5 Things You Should Never do When Extending Your Home

contemporary extension design
(Image credit: Simon Burt)

Building an extension is the perfect way to increase your living space, add value and remodel your existing layout. More and more people are choosing to extend rather than move at present, largely due to the current situation in the housing market which has seen house prices soar as buyers clamour to snap up what few properties come up for sale. 

If you're re considering or about to embark upon an extension project, it is vital that you go in fully prepared and knowing what to expect — especially if you want the project to come in on budget and on time. 

But, as this experienced home renovator knows, there's some rookie errors you can easily fall foul of when extending your home. Here's what you should never do when extending your home. 

1. Assume You Don’t Need Planning Permission

kitchen extension

Although most smaller extensions and side extensions will fall under Permitted Development is still a good idea to obtain a Lawful Development Certificate.  (Image credit: Kasia Fiszer)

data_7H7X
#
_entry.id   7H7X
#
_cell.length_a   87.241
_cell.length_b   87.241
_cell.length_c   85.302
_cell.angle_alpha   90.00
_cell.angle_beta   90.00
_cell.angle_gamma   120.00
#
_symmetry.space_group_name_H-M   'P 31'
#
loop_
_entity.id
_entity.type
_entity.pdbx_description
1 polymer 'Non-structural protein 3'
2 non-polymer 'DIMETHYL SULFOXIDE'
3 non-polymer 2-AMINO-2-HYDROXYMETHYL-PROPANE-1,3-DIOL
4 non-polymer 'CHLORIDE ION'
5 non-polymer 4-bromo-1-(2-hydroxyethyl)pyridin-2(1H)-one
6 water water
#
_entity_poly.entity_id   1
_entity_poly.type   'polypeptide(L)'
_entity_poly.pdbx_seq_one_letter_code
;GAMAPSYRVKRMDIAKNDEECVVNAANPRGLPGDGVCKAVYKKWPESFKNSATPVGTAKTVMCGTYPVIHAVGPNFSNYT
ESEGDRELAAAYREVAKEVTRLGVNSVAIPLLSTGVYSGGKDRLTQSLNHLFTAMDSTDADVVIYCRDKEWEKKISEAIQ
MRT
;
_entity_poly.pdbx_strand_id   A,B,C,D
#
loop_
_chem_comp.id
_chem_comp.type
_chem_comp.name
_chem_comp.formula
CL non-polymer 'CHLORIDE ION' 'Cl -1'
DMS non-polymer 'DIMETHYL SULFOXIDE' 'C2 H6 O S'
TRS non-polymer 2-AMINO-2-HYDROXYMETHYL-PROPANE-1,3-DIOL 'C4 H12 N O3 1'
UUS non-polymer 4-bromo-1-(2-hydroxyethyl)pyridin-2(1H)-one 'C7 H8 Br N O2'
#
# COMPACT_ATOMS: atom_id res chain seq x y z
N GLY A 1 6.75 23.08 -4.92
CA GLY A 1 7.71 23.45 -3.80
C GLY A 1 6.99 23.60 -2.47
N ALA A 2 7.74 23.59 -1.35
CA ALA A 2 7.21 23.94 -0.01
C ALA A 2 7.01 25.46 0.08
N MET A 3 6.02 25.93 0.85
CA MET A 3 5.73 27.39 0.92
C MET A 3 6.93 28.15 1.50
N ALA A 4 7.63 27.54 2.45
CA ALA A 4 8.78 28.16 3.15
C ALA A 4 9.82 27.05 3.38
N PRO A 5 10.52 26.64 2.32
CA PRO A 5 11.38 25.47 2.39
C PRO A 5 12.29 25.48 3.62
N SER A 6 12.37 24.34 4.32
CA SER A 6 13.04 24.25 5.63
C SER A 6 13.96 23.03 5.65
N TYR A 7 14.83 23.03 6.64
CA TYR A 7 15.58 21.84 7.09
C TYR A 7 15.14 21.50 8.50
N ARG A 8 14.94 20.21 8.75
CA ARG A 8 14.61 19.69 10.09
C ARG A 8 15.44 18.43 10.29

While it is true that many extensions will fall under Permitted Development rights, don’t be tempted to assume this will be the case without first checking with your local planning department. 

Even when your extension project will fall under permitted development it can often still be wise to apply for a Lawful Development Certificate (LDC).

By applying for  LDC, you are ensuring that what you are doing to your house is lawful — plus, if you intend on selling your home, this will also act as proof that your extension was built to comply with the rules.